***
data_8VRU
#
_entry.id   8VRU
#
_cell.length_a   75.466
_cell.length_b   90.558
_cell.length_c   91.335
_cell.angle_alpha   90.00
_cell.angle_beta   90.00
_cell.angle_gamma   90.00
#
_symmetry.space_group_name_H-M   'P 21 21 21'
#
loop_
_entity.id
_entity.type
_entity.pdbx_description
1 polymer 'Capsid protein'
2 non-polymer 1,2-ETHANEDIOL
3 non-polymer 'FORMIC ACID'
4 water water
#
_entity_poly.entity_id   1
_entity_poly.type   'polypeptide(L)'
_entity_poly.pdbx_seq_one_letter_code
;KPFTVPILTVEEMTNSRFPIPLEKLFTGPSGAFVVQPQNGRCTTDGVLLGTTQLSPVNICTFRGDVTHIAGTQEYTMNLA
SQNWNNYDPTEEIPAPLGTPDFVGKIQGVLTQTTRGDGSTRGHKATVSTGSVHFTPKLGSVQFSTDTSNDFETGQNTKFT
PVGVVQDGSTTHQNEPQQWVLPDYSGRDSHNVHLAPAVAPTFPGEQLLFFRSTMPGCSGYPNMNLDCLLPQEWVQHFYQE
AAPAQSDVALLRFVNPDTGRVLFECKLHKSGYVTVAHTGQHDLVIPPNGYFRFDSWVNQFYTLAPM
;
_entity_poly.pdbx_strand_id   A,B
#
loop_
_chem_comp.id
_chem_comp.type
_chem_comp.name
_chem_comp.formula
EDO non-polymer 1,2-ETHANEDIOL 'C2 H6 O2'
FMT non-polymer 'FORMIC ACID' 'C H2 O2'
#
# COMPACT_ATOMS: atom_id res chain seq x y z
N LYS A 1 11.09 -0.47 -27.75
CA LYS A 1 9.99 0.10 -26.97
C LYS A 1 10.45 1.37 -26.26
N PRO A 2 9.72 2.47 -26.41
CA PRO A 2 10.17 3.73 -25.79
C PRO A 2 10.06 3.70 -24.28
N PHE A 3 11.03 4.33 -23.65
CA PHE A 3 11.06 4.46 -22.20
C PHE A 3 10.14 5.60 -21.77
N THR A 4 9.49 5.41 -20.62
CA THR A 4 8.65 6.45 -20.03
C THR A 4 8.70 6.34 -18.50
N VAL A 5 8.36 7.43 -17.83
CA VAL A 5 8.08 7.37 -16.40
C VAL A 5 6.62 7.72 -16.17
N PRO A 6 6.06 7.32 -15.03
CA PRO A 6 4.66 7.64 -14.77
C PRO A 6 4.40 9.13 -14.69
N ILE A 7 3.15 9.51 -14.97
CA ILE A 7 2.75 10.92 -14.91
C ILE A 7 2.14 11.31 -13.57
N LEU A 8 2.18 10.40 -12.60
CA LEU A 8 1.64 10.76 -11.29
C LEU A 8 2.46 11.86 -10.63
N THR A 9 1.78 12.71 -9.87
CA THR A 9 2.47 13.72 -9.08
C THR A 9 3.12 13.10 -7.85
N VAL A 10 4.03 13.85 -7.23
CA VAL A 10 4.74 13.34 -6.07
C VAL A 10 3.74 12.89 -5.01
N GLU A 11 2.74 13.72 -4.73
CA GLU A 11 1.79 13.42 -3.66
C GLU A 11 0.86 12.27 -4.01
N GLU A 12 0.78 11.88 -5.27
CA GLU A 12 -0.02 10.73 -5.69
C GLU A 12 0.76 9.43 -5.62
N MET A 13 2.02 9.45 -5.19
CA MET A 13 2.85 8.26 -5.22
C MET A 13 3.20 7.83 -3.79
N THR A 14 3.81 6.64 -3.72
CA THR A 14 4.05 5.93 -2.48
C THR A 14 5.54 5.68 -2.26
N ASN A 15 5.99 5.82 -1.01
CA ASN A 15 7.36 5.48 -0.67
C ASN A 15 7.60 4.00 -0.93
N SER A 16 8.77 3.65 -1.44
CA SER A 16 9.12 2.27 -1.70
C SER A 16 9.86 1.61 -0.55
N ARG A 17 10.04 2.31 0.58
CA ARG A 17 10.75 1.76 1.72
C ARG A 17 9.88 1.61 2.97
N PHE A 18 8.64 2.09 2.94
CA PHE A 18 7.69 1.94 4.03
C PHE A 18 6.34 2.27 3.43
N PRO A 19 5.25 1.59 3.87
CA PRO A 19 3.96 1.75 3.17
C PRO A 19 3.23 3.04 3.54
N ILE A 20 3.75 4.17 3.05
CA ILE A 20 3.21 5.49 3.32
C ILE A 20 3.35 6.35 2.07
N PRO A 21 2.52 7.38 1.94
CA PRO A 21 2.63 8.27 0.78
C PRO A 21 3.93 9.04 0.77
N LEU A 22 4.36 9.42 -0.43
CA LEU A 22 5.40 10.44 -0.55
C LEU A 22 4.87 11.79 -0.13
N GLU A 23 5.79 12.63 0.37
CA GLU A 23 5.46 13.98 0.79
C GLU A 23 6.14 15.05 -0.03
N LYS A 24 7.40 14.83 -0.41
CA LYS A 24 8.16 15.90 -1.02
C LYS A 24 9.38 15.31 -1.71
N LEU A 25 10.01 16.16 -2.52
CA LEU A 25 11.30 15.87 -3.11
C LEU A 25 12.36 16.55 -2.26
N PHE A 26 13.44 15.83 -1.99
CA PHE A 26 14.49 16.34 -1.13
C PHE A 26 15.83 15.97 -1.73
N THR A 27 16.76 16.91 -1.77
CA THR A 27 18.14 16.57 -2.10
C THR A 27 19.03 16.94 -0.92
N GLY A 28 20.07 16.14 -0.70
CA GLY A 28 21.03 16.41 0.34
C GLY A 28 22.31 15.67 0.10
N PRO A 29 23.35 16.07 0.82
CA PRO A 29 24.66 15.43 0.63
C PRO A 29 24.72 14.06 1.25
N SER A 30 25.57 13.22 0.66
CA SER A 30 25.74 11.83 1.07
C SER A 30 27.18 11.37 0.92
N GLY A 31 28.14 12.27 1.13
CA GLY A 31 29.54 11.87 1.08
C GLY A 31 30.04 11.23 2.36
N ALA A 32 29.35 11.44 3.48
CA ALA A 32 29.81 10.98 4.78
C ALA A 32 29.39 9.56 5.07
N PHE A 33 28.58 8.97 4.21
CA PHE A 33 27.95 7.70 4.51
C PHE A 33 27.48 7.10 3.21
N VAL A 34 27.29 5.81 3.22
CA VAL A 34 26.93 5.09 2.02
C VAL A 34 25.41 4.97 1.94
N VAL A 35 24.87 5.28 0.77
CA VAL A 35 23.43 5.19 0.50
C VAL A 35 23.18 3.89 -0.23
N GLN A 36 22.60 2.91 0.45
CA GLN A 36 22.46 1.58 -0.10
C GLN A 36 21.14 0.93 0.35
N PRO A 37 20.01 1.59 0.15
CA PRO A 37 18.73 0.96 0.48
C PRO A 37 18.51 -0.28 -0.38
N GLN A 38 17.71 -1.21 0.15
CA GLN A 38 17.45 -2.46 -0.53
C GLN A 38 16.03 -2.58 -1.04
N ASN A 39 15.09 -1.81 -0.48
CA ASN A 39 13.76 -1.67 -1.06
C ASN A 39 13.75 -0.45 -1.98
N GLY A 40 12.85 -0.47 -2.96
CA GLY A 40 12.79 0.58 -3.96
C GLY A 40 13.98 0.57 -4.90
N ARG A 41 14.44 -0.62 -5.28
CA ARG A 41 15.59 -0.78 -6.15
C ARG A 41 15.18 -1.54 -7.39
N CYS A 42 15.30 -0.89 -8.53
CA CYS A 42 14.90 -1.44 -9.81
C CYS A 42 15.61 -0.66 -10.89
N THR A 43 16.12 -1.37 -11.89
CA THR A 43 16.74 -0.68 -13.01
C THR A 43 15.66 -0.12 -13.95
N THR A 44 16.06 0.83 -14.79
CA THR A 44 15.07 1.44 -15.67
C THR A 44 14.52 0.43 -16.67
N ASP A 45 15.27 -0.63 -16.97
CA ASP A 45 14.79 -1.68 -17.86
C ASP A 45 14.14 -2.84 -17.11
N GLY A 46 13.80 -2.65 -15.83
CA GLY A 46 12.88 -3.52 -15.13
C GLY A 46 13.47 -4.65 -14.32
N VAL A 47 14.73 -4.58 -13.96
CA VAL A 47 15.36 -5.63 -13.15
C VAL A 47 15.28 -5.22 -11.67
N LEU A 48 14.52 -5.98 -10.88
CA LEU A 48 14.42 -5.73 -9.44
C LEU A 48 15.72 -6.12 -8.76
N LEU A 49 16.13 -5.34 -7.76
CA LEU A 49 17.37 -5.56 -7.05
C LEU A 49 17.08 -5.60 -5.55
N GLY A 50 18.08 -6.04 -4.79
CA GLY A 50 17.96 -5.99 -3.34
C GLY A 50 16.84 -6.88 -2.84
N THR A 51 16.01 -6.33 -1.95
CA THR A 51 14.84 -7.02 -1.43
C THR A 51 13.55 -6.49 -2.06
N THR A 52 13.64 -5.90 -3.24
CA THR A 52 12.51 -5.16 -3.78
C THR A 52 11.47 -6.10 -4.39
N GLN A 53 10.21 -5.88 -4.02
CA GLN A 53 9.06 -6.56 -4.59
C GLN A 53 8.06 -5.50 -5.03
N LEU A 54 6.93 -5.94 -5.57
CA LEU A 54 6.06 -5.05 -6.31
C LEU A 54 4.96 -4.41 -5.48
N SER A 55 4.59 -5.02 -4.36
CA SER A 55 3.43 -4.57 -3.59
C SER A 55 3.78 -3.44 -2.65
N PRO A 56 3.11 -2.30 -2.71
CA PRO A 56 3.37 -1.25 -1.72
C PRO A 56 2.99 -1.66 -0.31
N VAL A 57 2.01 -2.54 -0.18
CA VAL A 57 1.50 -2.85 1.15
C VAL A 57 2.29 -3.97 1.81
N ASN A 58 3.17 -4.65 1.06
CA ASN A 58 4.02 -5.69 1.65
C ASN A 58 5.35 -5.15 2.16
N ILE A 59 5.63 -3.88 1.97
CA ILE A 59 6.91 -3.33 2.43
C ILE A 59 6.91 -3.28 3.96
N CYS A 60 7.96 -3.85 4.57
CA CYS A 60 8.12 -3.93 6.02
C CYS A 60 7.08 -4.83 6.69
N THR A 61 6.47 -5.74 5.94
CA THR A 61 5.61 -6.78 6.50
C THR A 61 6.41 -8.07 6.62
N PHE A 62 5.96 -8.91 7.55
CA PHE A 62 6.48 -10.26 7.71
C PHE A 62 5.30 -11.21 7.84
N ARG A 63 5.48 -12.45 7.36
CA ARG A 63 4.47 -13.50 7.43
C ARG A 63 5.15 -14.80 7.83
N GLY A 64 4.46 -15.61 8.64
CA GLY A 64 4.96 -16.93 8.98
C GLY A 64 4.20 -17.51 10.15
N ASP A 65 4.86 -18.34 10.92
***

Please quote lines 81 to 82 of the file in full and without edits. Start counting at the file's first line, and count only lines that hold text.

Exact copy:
N THR A 14 3.81 6.64 -3.72
CA THR A 14 4.05 5.93 -2.48